Meisner Technique: Everything You Need to Know

The Meisner Technique is a unique training form that teaches actors to respond to stimuli and trust their instincts. It’s a great way to tap into your creative potential and embrace more authentic acting, to elicit realistic emotional responses from actors as a director, or to create compelling characters as a writer.

Renowned American actor and acting teacher Sanford Meisner developed his groundbreaking technique to guide actors in behaving instinctively and getting in touch with their emotions instead of getting trapped in their own thoughts.

Known as a “real people” technique throughout the world of acting, the Meisner Technique trains actors to look like and act like true human beings — instead of appearing as actors. Measured, integrated behavior makes Meisner-trained actors popular with filmmakers who are looking for varied yet particular behavior in a film. Realistic facial expressions and gestures hold up without seeming forced.

Many well-known actors throughout the years have practiced this technique, including Grace Kelly, Diane Keaton, Stephen Colbert, Alec Baldwin, Robert Duvall, and many more.

Main Components of the Meisner Technique

The three main tenets of the Meisner Technique include emotional preparation, repetition, and improvisation. These components all work together to help actors observe their scene partner and remain present instead of relying on memory or rehearsal. By focusing on preparation, repetition, and improvisation, actors can access creative reactions, building off of other actors around them and moving toward a reliance on organic, authentic instinct.

Emotional Preparation

Emotional preparation is the prep work Meisner believed any actor was obligated to carry out in order to develop the “imaginary circumstances” in a character’s life. According to Meisner, an actor must depict the full emotional landscape of a character to be interesting. You must learn and decide what makes a character happy, what causes conflict for them, and other complexities when doing this emotional preparation.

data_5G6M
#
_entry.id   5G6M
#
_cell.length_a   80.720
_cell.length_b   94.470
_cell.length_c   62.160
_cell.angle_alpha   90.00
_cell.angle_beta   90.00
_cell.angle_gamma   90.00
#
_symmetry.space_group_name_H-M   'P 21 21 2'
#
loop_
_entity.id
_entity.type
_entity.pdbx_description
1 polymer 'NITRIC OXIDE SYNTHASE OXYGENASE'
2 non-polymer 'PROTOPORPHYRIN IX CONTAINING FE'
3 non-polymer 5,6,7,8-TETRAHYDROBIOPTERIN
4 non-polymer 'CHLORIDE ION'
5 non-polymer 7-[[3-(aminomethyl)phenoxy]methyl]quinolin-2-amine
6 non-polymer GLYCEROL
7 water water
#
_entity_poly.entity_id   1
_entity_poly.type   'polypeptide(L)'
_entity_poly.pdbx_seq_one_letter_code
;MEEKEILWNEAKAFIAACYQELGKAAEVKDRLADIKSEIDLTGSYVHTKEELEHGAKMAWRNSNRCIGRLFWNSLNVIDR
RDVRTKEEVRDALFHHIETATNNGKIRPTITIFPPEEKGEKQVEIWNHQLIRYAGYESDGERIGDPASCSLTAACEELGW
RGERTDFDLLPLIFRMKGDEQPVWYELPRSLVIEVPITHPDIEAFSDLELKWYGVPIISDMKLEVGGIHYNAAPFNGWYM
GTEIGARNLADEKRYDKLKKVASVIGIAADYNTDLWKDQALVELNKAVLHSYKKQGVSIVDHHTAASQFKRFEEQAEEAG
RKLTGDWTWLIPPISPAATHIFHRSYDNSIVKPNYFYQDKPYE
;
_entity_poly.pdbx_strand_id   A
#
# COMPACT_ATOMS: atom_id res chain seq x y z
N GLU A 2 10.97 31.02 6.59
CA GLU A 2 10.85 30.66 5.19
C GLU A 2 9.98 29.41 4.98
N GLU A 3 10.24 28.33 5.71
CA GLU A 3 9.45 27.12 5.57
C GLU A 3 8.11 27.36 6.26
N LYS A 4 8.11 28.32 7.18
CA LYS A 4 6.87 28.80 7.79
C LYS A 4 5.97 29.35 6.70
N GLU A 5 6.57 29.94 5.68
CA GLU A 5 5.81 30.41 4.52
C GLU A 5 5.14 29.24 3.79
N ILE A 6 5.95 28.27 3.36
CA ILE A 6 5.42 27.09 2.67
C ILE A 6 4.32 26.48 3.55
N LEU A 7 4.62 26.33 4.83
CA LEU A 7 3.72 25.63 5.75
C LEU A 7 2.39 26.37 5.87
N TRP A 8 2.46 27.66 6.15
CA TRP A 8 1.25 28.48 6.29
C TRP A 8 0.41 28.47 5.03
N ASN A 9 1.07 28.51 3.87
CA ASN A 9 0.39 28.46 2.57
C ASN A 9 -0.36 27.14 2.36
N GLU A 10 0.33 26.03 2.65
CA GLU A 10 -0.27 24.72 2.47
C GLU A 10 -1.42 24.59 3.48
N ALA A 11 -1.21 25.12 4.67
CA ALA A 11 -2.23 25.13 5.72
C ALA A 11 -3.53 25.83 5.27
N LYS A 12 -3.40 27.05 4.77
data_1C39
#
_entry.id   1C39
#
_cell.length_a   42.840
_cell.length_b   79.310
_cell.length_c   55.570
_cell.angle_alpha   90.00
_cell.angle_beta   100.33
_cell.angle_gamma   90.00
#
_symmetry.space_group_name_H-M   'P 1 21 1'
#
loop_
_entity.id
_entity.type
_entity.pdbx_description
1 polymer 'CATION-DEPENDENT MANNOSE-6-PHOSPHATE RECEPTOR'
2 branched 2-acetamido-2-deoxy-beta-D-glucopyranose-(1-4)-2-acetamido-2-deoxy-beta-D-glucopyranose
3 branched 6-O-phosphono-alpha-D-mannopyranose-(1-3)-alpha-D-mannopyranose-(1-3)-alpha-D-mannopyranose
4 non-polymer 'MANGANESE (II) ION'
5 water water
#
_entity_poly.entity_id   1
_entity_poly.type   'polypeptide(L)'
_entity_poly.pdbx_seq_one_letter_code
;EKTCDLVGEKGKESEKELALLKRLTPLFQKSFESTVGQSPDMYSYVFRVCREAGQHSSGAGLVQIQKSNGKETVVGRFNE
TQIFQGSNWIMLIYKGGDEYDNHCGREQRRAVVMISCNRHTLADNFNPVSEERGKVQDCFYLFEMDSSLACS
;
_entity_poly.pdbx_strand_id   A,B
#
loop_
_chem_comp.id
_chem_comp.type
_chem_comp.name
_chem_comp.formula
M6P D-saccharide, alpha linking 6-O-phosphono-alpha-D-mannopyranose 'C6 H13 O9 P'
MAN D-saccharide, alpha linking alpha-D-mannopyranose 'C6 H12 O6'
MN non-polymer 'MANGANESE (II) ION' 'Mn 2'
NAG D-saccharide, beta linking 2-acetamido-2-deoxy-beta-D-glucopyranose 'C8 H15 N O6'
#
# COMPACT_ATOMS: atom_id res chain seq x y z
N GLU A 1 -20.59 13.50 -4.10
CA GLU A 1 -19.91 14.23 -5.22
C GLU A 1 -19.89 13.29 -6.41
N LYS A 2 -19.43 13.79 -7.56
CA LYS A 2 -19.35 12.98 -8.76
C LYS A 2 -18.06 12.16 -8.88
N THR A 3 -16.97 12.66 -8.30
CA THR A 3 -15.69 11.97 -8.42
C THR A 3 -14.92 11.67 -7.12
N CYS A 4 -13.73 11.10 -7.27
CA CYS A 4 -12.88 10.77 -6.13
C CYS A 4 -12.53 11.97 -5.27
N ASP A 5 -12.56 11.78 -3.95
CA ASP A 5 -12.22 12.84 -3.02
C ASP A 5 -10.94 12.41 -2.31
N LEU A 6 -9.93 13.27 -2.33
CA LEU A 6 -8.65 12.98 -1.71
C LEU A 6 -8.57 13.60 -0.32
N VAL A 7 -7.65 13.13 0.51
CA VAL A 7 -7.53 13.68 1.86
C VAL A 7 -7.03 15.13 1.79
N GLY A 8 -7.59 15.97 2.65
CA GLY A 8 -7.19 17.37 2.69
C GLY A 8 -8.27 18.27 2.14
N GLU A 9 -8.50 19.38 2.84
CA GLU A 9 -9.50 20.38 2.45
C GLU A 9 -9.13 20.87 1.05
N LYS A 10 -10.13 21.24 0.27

This acting technique allows actors to hone in on an understanding of the emotional life of their character, deepening a connection with a character’s personal experiences. The preparation moves actors away from an attempt to act as a character and instead react realistically and authentically. In other words, instead of acting sad or excited, an actor using the Meisner Technique really is sad or excited at that moment.

Some of the steps you will take through the Meisner Technique to perform research into a role include:

  • Determining a character’s background and how it influences their decisions, feelings, reactions, and thoughts.
  • Interviewing or speaking with other people who have the same or similar experiences that your characters do, especially if you have not had those experiences yourself.
  • Tapping into the singular emotions of a character and letting those feelings transform into other related or totally different feelings, naturally going through a character’s emotions during an experience.

This research and preparation allow the actor to gain a personal, fuller perspective of the emotions a character has and the circumstances that create these emotions.

Repetition Exercise

The Repetition Exercise helps to train an actor’s responses. Instead of practicing a long dialogue, two actors practicing repetition using the Meisner Technique will face each other, repeating a phrase again and again while building on what the other says on each iteration. While the words stay more or less the same, the actors vary their intensity, tone, and emotion while speaking. The idea behind this exercise is to guide actors away from their comfort zone, promoting truth and spontaneity in the process.